DEEP: DEEP Completes 2017 Catfish Stockings

2017 Press Release
 
May 23, 2017
 
DEEP COMPLETES 2017 CATFISH STOCKINGS
Catfish provide great fishing opportunities all summer long!
 
Connecticut’s Department of Energy and Environmental Protection (DEEP) today announced that for the eleventh consecutive year, one of the most sought after freshwater game fish species in the country, the Channel Catfish, has been stocked into twenty-four water bodies across Connecticut (see list of locations below.)

This year approximately 15,800 fish were stocked.  The “cats” stocked include adult fish (about 5,800) averaging 12-18 inches in length and weighing just under 2 pounds; and juvenile fish (about 10,000), averaging 9-12 inches and about ˝ pound in weight. Stocking the larger fish provides an immediate summer fishery for a great tasting-high quality fish, while stocking the smaller fish provides a cost-effective investment for great catfish fishing into the future.

“This DEEP program establishes channel catfish in lakes where we know there is sufficient habitat to support a population of large gamefish,” said Bill Hyatt, Chief of DEEP’s Bureau of Natural Resources. “Anglers have reported taking five-to-seven pound fish from several of the lakes. DEEP believes that the combination of a popular gamefish stocked into waters that are selected based on scientific data is a winning combination. We’ve had great success in using this approach to develop exciting fisheries for northern pike and walleye and now we’re seeing similar results with catfish.”

Just over half of the locations stocked are part of DEEP’s Community Fishing Waters Program (CFW). Community fishing waters are located in municipal parks that are in close proximity to hundreds of thousands of Connecticut residents. Many of these waters are located along bus stops enabling willing anglers to ride the bus to fish. The intent of the Community Fishing Water program is to create and enhance year-round fishing opportunities in highly populated areas by combining trout stocking (in the spring), catfish stocking (in late spring or early summer), or both. This program began in 2007 and has expanded to now include fourteen lakes or ponds.

“Connecticut has a diversity of fishing opportunities, freshwater and marine, all within a short drive or bus ride from most citizens. Stocking catfish in urban areas provides excellent family recreational opportunities close to home for the many local residents,” said Bill Hyatt. “The Community Fishing Program is one of our many efforts to promote fishing throughout the state and to provide opportunities for all to enjoy the great outdoors.”

Tips on fishing for Channel Cats and how to prepare a delicious meal with your catch are easily found with a quick internet search. There is currently no minimum size for harvest or daily catch limit for catfish in Connecticut. DEEP strongly encourages anglers to enjoy fishing and catching this great gamefish, but please only take those fish you intend to eat.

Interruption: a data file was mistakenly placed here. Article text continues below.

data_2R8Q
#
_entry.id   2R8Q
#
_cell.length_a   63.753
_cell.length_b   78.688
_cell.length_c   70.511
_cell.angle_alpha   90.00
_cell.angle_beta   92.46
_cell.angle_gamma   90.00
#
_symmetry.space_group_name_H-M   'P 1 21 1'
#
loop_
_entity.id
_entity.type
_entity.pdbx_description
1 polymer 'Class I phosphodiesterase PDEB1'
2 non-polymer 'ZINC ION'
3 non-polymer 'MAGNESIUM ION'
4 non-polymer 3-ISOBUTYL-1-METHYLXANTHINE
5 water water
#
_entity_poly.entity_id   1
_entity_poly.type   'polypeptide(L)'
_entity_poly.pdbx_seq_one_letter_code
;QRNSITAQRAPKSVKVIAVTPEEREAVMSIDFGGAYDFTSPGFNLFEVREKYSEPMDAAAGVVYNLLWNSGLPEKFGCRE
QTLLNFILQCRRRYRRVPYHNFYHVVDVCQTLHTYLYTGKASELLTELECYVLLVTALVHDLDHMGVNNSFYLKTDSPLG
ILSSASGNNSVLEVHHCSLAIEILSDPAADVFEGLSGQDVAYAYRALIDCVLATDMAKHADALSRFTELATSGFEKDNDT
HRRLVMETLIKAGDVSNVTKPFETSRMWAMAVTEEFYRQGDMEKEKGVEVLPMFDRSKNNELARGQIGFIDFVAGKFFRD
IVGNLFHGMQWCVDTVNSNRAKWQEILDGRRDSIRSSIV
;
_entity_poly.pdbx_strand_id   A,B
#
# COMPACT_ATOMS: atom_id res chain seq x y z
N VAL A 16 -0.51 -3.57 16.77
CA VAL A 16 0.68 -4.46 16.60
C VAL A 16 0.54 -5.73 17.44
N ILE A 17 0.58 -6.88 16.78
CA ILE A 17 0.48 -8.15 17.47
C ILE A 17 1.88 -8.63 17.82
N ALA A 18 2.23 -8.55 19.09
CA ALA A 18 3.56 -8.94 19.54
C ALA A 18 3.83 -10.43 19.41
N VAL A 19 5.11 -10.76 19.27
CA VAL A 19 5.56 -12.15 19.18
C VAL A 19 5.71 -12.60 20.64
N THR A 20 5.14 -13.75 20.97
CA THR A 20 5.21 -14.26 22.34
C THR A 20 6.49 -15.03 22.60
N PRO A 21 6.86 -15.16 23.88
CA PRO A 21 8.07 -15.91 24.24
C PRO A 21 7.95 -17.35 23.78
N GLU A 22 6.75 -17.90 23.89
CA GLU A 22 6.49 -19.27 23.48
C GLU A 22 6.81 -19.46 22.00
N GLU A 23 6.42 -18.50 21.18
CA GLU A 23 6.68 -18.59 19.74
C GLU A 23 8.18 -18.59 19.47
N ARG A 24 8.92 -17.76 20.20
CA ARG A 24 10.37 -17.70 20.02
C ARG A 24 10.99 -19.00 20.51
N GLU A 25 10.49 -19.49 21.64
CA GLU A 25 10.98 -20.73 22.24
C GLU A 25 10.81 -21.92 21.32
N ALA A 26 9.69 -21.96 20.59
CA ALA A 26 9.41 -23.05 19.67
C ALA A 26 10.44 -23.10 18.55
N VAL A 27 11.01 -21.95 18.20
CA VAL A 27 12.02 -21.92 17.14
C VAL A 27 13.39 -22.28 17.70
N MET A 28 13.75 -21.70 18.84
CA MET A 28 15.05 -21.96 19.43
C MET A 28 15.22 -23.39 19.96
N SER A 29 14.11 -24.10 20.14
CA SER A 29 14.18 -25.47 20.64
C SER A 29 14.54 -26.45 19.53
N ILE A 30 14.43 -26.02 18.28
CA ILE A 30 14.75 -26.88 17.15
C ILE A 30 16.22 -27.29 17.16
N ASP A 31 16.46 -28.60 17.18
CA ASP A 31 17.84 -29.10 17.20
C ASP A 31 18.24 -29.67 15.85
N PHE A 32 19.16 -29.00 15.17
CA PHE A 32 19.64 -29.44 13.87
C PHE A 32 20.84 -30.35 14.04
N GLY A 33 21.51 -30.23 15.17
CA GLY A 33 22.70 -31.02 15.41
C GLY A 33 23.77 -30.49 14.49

All anglers can find fishing regulations in the 2017 Connecticut Angler’s Guide, found online at www.ct.gov/deep/anglersguide. Print version of the guides are available at more than 350 locations statewide, including many town halls, bait & tackle shops and other vendors selling outdoor equipment, DEEP facilities, and commercial marinas and campgrounds, or by contacting DEEP’s Fisheries Division (860-424-FISH). Additional fishing and fisheries related information can be found on the DEEP web site at: www.ct.gov/deep/fishing and on Facebook at www.facebook.com/CTFishandWildlife.

 Water
 Community
 Approximate Number
 Size**
 Silver Lake  Berlin-Meriden
 1,320
 juvenile fish
 Bunnells Pond (Beardsley Park Pond)*  Bridgeport
 750
 adult fish
 Birge Pond*  Bristol
 450
 adult fish
 Lake Kenosia  Danbury
 550
 juvenile fish
 Picketts Pond*  Derby
 400
 adult fish
 Freshwater Pond*  Enfield
 400
 adult fish
 Batterson Park Ponf  Farmington-New Britain
 285
 juvenile fish
 Hopeville Pond  Griswold
 1,300
 juvenile fish
 Lake Wintergreen*  Hamden
 1,275
 juvenile and adult fish
 Keeney Park Pond*  Hartford
 250
 adult fish
 Quinebaug Lake  Killingly
 800
 juvenile fish
 Center Springs Park Pond*
 Manchester
 275
 adult fish
 Mirror Lake (Hubbard Park Pond)*  Meriden
 300
 adult fish
 Black Pond  Meriden-Middlefield
 670
 juvenile fish
 Rowans Pond (Butternut Park Pond)*
 Middletown
 200
 adult fish
 Stanley Quarter Pond*  New Britain
 275
 adult fish
 Beaver Park Lagoon (North)*  New Haven
 350
 adult fish
 Spaulding Pond (Mohegan Park Pond)*  Norwich
 550
 adult fish
 Maltby Pond #2  Orange-West Haven
 165
 juvenile fish
 Maltby Pond #3  Orange-West Haven
 200
 juvenile fish
 Stillwater Pond  Torrington
 940
 juvenile fish
 Burr Pond  Torrington
 800
 juvenile fish
 Lakewood Lake*  Waterbury
 1,300
 juvenile & adult fish 
 Scoville Reservoir  Wolcott
 1,120
 juvenile fish

*Community Fishing Water
**Juvenile fish are in the 9-12 inch range, adult fish are in the 12-18 inch range (with some larger).